Honda CBR1000RRW Debuts for Endurance Duty

04/04/2018 @ 7:31 pm, by Jensen BeelerADD COMMENTS

What you are looking at here is the bike that Honda hopes will win the Suzuka 8-Hours endurance race this year. It is called the Honda CBR1000RRW.

It is not all that different from the WorldSBK-spec model, the one that Leon Camier and Jake Gange are competing with currently (and that PJ Jacobsen is helping develop), save for some interesting changes. 

For starters, the Honda CBR1000RRW dumps its Cosworth boxes, and instead runs the Magneti Marelli electronics package that Jacobsen is using in WorldSBK.

Also, there are some obvious bodywork changes, namely where the exposed front spars of the frame would be, which are now covered by a silver painted panel.

Then of course, there are the mechanical changes for endurance duty, like quick-change wheel pieces and functional lights. Also note the Nissin brakes, Showa Öhlins suspension, and Bridgestone tires (the FIM EWC is the last major series where there is competition also amongst the tire brands).

Before CBR1000RRW can race at Suzuka though, Honda will campaign the machine in the All Japan Superbike Championship, with Takumi Takahashi at the helm.

Takahashi-san will race at Suzuka as well, with two other teammates, who are still to be named, and likely will come from Honda’s MotoGP or WorldSBK racing efforts.

So far, Franco Morbidelli and Thomas Luthi have been tipped as being asked by Honda, but we are sure that Big Red sent out more feelers to other riders.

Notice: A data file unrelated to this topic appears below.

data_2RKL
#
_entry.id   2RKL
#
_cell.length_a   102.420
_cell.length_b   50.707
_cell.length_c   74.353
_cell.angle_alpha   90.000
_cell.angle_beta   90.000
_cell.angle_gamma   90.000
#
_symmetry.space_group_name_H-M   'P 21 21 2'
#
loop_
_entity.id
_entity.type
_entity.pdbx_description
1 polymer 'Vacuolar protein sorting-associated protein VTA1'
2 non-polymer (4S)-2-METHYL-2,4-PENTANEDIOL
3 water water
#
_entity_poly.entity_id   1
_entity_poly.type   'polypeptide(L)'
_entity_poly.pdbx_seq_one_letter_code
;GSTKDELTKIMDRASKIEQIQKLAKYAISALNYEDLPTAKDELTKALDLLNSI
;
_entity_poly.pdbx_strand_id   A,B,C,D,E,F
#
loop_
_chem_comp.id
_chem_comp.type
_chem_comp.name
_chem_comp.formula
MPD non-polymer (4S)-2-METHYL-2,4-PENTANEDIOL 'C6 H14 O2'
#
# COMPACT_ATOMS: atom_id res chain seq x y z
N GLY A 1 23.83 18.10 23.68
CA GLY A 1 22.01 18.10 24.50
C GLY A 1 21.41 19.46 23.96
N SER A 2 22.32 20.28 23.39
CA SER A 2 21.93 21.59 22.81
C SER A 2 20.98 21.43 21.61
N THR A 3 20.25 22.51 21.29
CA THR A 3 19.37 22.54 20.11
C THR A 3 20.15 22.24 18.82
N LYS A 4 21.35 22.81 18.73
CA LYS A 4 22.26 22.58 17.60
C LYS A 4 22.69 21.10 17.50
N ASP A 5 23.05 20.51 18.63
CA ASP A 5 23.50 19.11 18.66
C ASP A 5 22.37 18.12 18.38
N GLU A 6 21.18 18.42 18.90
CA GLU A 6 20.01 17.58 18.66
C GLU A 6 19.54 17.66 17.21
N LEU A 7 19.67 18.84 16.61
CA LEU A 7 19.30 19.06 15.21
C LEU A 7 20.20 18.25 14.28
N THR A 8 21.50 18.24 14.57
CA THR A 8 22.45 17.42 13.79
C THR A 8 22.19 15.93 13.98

Continue Reading

This year’s Suzuka 8-Hours endurance race is heating up with competition, as today Kawasaki announced that it will field a one-off factory squad for the race.

Riding the Kawasaki Ninja ZX-10RR, the Kawasaki Team Green will consists of three riders: Jonathan Rea, Leon Haslam, and Kazuma Watanabe.

The move bodes well for the Suzuka 8-Hours, as the iconic Japanese race continues to see growing interest from the Japanese OEMs.

The last three races have seen Yamaha’s one-off factory team winning the race, and this year Honda announced that it would field an official factory team in response to Yamaha’s recent domination.

Not wanting to be left out in the cold, today marks Kawasaki’s response to the growing Suzuka challenge, and all three factories have a chance of winning one of Japan’s biggest bragging rights in the motorcycle industry.

Continue Reading

The Japanese motorcycle manufacturers take the Suzuka 8-Hour endurance race very seriously, and none of the brands make a bigger deal out of the mid-summer event than Honda.

Big Red has won the Suzuka 8-Hours on 27 occasions, out of its 40 runnings, which is an impressive win ratio, but there is one issue: for the last three years in a row, the Yamaha Factory Racing Team has displaced Honda’s supported efforts on the top podium step – a feat no other team has ever achieved.

This is an insult that Honda can apparently no longer tolerate, and this week the Japanese manufacturer announced that at the 2018 Suzuka 8-Hours, a factory-backed “Team HRC” squad will compete in this iconic race.

Continue Reading